Creativity at the Grass Roots: Women-Church Convergence Models Religious Community
Ruether, Rosemary Radford, National Catholic Reporter
If one reads only the news of official Catholicism, it might appear to some to be a depressing picture. I was recently asked by a Presbyterian leader if I "still" had any relation to the Catholic church. I said I belonged to a local parish haft a block from my home. He professed himself astonished, evidently assuming I would be unwelcome in Catholic circles. I felt like saying, "Catholics are not as deadly as you think they are," but did not. What I could have said is that half of my speaking engagements every year are with Catholic groups.
Although the news from the Vatican appears to be endlessly backward looking, from continual warnings against "relativism" to the reinstatement of the Tridentine Mass, there is astonishing creativity at the grass roots. Indeed the more the hierarchy of the Catholic church appears in stasis or backward retreat, the more freewheeling the creative initiatives that pop up on the ground. One forum for these alternative ministries is the Women-Church Convergence.
Women-Church Convergence is an outgrowth of the Women's Ordination Conference. In response to the ordination of Episcopal women in 1974, Catholics organized the first Women's Ordination Conference in Detroit in 1975. Support groups for the Women's Ordination Conference developed around the country. The conference always defined its goals not simply as the ordination of women, but the "renewal of priestly ministry." By that it meant a more egalitarian and communal model of ministry. But by the 1980s, some began to doubt whether the goal was the reproduction of any separation of clergy and laity.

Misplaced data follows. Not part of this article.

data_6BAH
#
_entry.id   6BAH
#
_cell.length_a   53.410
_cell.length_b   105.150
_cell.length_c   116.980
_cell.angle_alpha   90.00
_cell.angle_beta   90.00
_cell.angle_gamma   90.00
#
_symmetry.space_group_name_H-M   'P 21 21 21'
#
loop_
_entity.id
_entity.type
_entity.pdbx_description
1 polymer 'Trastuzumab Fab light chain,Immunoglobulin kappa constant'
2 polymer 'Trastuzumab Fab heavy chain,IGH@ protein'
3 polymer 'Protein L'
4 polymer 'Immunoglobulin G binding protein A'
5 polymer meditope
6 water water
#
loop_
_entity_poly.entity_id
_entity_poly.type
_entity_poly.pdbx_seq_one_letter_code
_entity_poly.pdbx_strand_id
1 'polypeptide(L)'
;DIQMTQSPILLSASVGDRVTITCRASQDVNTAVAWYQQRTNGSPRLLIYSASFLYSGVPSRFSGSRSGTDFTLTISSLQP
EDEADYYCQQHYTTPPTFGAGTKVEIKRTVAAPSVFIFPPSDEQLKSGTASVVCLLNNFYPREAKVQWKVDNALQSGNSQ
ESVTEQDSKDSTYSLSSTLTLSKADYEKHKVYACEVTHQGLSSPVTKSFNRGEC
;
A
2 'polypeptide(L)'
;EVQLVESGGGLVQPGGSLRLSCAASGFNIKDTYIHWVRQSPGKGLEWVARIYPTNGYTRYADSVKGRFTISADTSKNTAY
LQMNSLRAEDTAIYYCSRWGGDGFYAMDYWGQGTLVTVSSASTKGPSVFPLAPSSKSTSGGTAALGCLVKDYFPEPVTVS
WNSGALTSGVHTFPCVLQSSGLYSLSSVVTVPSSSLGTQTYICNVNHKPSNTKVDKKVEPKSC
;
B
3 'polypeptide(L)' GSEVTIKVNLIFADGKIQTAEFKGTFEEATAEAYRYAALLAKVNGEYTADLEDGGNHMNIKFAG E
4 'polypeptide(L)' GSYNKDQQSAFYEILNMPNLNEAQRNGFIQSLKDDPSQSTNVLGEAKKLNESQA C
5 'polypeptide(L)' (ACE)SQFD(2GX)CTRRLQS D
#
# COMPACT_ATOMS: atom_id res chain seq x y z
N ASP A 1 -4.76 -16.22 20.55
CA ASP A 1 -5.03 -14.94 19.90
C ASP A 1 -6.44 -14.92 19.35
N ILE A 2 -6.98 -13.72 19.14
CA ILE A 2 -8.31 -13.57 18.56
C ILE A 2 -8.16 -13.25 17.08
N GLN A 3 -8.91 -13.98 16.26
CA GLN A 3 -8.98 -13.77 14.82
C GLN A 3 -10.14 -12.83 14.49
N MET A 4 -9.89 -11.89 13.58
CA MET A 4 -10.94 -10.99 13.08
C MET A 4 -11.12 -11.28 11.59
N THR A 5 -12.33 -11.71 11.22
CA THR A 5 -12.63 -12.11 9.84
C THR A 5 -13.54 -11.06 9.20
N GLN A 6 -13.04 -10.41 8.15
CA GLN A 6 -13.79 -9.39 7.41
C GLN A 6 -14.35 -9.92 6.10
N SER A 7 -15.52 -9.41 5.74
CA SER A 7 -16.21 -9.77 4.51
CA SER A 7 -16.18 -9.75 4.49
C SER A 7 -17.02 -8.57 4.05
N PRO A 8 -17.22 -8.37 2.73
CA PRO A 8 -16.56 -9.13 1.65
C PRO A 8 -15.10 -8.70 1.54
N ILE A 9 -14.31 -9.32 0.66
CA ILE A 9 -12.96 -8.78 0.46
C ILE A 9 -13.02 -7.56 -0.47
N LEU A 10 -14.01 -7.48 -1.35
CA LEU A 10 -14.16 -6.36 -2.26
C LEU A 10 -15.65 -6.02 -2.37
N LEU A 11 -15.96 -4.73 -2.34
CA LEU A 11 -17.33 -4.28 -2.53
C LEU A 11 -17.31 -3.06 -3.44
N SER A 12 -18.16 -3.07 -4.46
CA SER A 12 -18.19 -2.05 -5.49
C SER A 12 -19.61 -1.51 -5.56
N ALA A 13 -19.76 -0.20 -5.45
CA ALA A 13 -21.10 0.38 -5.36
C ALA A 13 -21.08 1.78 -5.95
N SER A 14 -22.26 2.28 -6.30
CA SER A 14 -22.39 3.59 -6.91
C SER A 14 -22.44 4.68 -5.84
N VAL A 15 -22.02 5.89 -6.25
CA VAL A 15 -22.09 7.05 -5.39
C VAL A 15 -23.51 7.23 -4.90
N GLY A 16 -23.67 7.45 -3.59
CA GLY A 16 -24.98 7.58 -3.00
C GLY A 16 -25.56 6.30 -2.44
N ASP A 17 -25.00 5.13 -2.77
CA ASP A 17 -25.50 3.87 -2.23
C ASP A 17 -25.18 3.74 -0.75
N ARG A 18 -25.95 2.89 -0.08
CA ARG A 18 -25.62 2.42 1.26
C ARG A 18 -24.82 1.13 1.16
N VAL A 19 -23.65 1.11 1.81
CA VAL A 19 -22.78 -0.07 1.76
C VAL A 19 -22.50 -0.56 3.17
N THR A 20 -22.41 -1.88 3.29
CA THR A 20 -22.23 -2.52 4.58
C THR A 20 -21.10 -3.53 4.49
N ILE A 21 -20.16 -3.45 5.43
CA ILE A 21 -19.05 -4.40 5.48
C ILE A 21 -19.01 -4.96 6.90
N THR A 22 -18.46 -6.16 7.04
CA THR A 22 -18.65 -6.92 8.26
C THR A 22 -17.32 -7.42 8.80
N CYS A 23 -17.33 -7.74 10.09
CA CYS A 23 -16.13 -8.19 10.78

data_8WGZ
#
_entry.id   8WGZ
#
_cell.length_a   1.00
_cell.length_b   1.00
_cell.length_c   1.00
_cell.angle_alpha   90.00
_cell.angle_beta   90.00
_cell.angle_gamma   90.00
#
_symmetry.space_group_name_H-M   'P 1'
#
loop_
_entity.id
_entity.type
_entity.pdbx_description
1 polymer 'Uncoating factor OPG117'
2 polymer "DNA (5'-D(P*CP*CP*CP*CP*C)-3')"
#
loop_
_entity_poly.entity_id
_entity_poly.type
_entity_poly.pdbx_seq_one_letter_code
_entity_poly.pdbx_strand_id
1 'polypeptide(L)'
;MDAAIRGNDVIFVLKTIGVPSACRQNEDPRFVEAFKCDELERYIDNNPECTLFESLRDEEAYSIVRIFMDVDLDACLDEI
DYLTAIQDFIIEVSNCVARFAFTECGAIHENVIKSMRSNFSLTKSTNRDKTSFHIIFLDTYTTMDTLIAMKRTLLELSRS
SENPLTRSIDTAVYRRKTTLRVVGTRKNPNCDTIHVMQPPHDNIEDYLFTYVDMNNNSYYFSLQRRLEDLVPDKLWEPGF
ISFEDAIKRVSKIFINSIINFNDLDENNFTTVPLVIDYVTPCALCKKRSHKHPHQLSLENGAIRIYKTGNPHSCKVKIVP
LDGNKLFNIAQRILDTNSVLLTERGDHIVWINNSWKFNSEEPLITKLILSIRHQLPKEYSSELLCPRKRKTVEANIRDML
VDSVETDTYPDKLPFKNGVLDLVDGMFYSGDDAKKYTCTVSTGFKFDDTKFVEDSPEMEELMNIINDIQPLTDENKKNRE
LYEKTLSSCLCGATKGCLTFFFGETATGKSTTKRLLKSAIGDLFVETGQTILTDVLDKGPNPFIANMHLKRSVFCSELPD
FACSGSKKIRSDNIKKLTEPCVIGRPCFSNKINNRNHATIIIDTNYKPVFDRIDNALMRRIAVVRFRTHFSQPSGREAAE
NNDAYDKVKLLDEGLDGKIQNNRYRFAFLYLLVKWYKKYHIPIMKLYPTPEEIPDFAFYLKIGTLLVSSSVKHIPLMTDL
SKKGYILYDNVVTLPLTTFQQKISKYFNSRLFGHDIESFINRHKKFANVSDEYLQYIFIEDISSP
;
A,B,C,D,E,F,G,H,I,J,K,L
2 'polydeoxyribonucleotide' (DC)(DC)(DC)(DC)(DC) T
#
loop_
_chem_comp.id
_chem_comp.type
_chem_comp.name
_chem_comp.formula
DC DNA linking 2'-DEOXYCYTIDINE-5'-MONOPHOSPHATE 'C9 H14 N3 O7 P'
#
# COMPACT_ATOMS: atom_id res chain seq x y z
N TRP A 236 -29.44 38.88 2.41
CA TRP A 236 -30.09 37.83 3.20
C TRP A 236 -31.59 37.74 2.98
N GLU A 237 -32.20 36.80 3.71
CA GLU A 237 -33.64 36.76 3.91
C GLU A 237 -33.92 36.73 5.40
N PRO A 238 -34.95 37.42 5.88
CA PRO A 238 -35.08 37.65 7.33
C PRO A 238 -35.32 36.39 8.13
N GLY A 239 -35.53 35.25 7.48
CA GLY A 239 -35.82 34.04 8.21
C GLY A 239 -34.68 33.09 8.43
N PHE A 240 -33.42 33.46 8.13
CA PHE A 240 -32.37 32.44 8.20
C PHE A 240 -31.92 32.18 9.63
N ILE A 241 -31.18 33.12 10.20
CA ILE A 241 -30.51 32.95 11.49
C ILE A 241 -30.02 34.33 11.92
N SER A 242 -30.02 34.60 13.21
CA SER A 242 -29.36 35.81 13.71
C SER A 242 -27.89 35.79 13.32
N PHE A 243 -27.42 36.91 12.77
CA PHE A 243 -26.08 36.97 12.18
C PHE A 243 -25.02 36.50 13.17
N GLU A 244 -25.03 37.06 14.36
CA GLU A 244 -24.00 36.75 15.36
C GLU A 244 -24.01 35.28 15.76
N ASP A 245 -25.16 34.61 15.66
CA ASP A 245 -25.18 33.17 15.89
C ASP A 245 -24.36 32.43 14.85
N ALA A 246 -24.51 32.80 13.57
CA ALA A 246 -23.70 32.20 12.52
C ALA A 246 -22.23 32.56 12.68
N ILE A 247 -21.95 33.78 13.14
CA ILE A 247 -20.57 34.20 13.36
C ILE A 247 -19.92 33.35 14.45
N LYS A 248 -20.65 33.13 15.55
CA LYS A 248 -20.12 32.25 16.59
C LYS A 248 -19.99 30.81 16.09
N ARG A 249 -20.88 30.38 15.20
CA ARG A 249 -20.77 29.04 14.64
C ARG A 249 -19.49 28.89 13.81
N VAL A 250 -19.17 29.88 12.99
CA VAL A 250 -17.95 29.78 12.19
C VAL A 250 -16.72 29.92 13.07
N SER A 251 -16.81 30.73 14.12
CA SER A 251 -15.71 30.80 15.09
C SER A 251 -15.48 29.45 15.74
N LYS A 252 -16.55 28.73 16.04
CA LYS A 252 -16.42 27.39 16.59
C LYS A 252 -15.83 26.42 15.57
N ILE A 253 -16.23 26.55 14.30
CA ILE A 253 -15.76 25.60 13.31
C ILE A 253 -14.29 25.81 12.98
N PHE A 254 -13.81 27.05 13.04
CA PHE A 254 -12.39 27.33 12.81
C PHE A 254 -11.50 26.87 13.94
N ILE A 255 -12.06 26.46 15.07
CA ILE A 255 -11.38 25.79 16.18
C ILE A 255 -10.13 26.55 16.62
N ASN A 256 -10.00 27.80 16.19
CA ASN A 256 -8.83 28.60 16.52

In 1983 at the third national conference, the Women-Church movement was born. This movement called for women and men to gather in communities for liturgy, study, reflection and social justice work in which all members participate as equals, with no separation of an ordained leader from the other members. A vast variety of Catholic feminist ministries and liturgical gatherings developed over the next 25 years, some of them connected to each other through the network called Women-Church Convergence.
The member groups of the convergence are diverse. Several are feminist task forces of religious orders. Others are regional or national social justice organizations. This includes the Washington-based Women's Alliance for Theology, Ethics and Ritual, which helps interested people form women-church communities. A major component of the convergence is local women-church communities in different cities or regions.
The question of women's ordination versus the community as a whole as celebrants of the Eucharist has reappeared in new form in Catholic feminist circles with the development of the Roman Catholic Womenpriest movement. This movement began with the ordination of seven Catholic women in Austria in June 2002. …